I left the Presbyterian Church, and sadly, I left the people in it behind as well.  I joined the Methodist Church, which was on the surface more accepting, but I realized about two years into it that they were accepting of “transgender” people for the wrong reasons.  And there were a number of other beliefs of theirs that I directly disagreed with.  I left the Methodist Church, and was content to not join any more churches ever again.  But then the Church of Jesus Christ of Latter-Day Saints found me.

I was on the internet looking for random things on various search browsers and or other Mormon sites kept popping up.  I ignored it at first, until it happened again…and again…and again.  I could no longer ignore it–it was clearly a sign from God.  I checked it out.  Many of the LDS beliefs were my beliefs already.  I ordered a Book of Mormon on for something like $0.89, not realizing they were free.  I read the rest of the Old Testament so that I could judge the Book of Mormon by that standard.  I contacted the Missionaries.  But most importantly, I prayed.  I prayed earnestly, as I had in college when I was looking for verification as to whether God existed.  As I had when I was asking whether I should transition, whether it was a sin to be intersex.  And as I had those two other times, I received the same witness from the Holy Ghost.

This Church has revolutionized my life.  I am realizing everything that God wanted me to be.  I am becoming the man He designed me to become.  But I realize that this is not the end of my journey…it’s just the beginning.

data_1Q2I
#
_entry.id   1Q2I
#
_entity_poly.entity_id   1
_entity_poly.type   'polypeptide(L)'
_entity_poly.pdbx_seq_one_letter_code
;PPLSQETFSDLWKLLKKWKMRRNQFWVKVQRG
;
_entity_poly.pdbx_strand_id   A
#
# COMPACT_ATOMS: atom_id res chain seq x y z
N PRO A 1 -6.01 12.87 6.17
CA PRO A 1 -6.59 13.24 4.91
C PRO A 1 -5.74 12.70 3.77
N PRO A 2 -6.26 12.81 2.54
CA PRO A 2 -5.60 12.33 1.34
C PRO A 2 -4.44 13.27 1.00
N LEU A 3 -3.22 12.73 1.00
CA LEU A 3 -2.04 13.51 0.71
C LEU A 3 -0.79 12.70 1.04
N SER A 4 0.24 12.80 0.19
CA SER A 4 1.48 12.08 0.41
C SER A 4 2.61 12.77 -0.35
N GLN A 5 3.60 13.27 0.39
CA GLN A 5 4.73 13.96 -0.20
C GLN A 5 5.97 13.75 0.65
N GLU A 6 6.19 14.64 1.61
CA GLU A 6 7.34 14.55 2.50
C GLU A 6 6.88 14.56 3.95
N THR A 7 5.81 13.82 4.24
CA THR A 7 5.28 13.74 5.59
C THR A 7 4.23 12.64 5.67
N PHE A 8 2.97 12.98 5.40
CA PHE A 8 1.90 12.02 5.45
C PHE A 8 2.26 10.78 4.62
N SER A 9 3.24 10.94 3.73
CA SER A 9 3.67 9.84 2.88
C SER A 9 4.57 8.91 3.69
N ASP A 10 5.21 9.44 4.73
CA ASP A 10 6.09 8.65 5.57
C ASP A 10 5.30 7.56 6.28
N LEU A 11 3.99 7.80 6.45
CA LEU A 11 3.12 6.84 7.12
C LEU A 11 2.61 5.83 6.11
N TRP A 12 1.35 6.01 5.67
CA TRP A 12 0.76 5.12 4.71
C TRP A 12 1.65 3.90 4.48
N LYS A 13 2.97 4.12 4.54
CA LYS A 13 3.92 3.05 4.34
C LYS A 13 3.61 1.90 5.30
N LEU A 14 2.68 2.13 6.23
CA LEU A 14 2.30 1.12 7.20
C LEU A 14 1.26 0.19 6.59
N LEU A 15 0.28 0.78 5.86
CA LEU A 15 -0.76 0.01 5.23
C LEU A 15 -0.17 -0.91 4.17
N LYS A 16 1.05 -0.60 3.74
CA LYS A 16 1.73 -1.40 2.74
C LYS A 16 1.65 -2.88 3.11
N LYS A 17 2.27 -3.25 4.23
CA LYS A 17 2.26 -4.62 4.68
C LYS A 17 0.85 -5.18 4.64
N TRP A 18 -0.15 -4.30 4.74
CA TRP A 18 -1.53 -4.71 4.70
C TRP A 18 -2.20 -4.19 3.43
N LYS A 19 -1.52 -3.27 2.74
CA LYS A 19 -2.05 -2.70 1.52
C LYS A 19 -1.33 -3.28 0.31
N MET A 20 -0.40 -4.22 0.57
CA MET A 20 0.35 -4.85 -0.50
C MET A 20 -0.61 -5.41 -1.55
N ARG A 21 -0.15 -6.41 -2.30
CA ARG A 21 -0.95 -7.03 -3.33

Personal Revelation

Recently I reconnected with old friends from the Presbyterian Church….who knew me by a different name, when my voice was pre-pubescent and my body looked different.  I went to dinner with them and shared my books with them.  I prayed for a fulfilling experience, and man, did I receive it.

I explained that I rejected the “gender fluidity”, the “entitlement”, the railing against fake “privilege” that the LGBT movement was exhibiting.  I explained that they are turning a medical condition into a social movement, to the detriment of the 1% of the population who is born like me.  I explained they are making it harder for churches to make policy on these issues, and they are making it harder for conservatives to wrap their minds around what should be the same as any other disease.

And then I explained that I was still “stealth”.  That’s not exactly true–many of my friends know who I am and what disorder I have, and more importantly know who I “was”…though I don’t see myself as having two identities and think of my life instead as one continuous thing, not a “new start” as of my transition…it’s hard for others to see it that way.  And the knowledge of who I “was” can be considered somewhat dangerous.  But regardless, to my Church, to my newest friends, I am “stealth” because they never knew me by any other name.